A senior official of the Centers for Disease Control has raised the alarm on the spread of a dangerous memory-sapping virus in Washington.
“All the signs have been pointing in this direction, but I wanted to wait until the evidence was firm,” said the official, who spoke on condition of anonymity.
First son-in-law Jared Kushner’s amnesia on disclosing more than 70 financial assets, in excess of $10 million, was the final confirmation he needed.
“There is, without doubt, a rapidly spreading virus emanating from the White House,” the official said. “Its early symptom is an unaccountable loss of memory, followed by panic, incoherence and often belligerence.”
President Donald Trump was an early victim, exhibiting signs well before his election. But within his close circle, others have been seriously affected.
Pressed for examples, the official said they were “alarmingly numerous,” including widespread inability to recognize foreigners or remember conversations with them.
Attorney General Jeff Sessions’ failure to recall meetings with a key Russian official—or their content—was an obvious sign, as was former National Security Adviser Michael Flynn’s memory blank about accepting more than $500,000 for representing Turkish interests. But former Trump campaign chairman Paul Manafort’s lapse in reporting $17 million earned as a foreign agent for a pro-Russian political party in Ukraine was also worrying.
Some victims suffer long-term memory loss from the virus, including former White House Press Secretary Sean Spicer, who remarked that Adolf Hitler “didn’t even sink to using chemical weapons” on his own people. And Housing Secretary Ben Carson—who is black—exhibited severe symptoms when he described captive African slaves as “immigrants” who came to pursue the American dream and so “worked even longer, harder for less.”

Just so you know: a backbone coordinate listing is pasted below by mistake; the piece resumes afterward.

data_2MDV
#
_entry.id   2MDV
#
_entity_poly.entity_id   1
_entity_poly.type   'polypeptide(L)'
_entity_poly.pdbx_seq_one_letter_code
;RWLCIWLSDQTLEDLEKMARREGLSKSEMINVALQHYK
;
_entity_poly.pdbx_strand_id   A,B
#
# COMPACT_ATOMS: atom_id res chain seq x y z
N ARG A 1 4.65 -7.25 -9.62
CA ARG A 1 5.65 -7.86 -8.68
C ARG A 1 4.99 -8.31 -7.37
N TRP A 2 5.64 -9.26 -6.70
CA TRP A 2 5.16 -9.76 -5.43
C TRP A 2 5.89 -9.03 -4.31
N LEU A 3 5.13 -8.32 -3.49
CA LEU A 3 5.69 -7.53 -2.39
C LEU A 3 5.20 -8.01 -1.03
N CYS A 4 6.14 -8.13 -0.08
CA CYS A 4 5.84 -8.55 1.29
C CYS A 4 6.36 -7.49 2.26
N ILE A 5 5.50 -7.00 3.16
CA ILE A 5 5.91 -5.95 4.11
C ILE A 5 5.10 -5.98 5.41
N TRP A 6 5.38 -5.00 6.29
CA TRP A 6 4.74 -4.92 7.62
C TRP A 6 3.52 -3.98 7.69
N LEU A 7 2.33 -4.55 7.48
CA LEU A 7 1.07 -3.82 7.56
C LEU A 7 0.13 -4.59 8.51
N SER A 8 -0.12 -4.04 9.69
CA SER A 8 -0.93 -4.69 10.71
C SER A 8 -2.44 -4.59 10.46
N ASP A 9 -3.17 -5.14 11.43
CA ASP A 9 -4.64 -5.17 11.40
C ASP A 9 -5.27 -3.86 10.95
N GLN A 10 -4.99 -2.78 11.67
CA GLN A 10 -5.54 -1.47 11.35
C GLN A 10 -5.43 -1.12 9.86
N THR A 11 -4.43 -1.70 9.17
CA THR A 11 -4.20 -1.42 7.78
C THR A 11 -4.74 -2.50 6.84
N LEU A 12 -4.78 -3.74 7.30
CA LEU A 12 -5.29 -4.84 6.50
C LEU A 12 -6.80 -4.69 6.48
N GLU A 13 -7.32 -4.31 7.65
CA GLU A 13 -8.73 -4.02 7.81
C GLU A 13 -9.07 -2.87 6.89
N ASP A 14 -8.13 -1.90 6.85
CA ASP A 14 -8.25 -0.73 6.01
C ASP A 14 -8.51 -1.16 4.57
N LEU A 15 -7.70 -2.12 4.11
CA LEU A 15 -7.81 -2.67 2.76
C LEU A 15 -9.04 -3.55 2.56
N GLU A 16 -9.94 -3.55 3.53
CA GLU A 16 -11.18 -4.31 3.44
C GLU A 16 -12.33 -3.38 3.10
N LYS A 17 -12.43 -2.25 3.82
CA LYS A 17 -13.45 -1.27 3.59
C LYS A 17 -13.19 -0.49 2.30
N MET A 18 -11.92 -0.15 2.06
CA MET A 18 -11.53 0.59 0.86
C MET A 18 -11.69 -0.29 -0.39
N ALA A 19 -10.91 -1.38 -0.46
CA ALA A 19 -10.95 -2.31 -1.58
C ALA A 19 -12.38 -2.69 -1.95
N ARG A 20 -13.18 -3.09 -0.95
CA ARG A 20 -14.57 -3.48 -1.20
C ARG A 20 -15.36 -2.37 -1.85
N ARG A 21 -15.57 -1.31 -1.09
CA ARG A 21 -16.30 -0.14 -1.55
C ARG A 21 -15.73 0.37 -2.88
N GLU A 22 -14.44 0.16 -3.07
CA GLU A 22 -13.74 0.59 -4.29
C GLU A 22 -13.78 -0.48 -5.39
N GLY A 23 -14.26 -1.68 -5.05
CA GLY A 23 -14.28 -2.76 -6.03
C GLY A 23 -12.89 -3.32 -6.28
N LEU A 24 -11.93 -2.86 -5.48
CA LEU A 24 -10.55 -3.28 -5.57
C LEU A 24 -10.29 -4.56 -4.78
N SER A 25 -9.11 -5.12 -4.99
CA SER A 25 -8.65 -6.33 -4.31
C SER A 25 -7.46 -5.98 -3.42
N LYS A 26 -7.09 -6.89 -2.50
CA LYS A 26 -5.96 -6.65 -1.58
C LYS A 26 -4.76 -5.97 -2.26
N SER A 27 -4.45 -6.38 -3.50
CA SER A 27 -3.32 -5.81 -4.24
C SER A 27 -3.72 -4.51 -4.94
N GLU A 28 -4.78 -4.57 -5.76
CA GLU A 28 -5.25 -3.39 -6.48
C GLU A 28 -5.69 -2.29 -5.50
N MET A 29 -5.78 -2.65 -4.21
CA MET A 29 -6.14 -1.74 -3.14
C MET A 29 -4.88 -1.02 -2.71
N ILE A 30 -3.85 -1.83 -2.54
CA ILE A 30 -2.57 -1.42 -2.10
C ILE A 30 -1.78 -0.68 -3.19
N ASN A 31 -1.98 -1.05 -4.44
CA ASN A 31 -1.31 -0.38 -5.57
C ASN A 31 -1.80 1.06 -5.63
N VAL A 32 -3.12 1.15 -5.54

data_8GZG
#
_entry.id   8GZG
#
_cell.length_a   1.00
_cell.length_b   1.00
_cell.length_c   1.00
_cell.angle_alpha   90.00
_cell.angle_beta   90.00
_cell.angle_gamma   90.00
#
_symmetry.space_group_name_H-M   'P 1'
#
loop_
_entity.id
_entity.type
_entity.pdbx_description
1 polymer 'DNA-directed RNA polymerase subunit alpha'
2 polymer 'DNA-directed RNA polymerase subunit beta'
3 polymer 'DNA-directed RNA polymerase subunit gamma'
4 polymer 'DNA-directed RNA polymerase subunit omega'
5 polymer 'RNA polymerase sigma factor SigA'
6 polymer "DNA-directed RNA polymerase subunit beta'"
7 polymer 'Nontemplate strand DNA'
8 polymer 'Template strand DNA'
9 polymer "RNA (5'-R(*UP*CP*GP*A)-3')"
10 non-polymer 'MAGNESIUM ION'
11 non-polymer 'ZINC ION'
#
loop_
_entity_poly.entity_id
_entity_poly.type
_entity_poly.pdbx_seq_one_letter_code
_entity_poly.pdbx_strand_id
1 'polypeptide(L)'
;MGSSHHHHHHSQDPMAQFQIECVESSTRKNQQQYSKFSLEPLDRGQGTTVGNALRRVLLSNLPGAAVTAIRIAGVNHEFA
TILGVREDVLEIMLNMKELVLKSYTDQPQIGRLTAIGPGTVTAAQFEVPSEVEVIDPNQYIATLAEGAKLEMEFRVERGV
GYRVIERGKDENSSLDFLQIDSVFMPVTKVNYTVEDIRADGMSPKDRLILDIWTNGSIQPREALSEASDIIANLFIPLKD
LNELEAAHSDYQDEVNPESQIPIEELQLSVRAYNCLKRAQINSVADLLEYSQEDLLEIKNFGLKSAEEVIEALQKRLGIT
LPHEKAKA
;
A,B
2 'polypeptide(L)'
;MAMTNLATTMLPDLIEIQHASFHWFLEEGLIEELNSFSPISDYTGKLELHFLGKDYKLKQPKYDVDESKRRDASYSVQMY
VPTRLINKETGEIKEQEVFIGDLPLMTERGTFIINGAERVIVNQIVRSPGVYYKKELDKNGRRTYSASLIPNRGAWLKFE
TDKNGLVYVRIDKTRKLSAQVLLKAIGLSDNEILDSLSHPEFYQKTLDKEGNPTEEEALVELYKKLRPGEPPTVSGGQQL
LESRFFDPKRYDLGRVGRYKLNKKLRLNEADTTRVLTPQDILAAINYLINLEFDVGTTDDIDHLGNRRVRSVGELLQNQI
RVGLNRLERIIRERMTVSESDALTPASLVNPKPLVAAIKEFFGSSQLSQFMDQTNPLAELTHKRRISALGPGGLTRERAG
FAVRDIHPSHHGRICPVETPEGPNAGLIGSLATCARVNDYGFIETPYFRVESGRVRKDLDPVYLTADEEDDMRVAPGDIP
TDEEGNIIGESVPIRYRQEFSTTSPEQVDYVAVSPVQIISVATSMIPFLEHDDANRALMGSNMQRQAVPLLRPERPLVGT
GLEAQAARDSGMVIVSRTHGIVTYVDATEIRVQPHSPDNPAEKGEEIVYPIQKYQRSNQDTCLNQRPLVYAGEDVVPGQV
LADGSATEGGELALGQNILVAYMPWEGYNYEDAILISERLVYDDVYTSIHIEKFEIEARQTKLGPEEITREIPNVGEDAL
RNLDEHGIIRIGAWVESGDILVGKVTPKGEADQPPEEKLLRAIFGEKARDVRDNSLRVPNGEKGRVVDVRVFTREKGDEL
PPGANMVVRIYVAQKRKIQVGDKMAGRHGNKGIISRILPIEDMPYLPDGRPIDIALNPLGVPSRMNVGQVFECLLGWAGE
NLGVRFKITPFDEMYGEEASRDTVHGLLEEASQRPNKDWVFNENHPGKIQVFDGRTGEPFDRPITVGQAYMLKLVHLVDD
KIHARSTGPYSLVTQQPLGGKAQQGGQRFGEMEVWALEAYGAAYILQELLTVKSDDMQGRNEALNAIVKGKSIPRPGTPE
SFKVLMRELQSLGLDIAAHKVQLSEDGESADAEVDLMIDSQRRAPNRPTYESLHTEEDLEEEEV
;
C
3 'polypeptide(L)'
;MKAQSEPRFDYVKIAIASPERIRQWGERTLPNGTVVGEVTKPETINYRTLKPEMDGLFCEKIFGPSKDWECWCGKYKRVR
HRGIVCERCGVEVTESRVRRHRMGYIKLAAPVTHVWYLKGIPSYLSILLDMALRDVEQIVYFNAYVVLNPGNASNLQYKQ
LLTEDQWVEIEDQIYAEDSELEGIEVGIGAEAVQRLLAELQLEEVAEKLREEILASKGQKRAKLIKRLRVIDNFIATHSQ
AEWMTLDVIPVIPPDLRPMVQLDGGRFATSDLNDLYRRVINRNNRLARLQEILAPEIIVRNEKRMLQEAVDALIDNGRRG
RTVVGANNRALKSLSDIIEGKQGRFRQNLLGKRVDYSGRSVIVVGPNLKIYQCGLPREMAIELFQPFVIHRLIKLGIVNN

Energy Secretary Rick Perry was already infected when he accepted his job, the official concluded. “He forgot that he wanted to abolish the department. Then he forgot that it oversaw the security of US nuclear weapons.”
“It’s a troubling feature of the virus that the victims don’t realize how sick they are,” the official added. “Unfortunately, many are beyond help.”
He declined to discuss the effects of the virus on Trump, saying the details were “too mind-boggling for any single scientist.” But he warned, it would be best if Trump, his family and close associates, were removed from Washington and quarantined until they no longer posed a danger to the population.
The president, now 71, should make “a public-spirited gesture” and bequeath his brain to science when he passes on, the official urged. However, “by that time we may find nothing there to see.”
This post was first published on BillMoyers.com
Olivia Ward is a former foreign affairs writer for the Toronto Star. She has written about international affairs for more than 16 years, beginning as the UN correspondent, and led the Star’s Moscow and London bureaus and has reported from the former Soviet Union, South Asia and the Middle East, and on conflict zones including Chechnya, Tajikistan, Georgia, Armenia and Azerbaijan, Kosovo, Serbia, Iraq, and Israel and Palestine. Her work has been the subject of documentaries including A Child’s Century of War, the Emmy-winning The Selling of Innocents and Devil’s Bargain. She is the winner of a National Newspaper Award. Now retired from the Star, she continues to collaborate on documentary films with Shelley Saywell and her Bishari company, and writes satirical blogs. Follow her on Twitter: @wardolivia.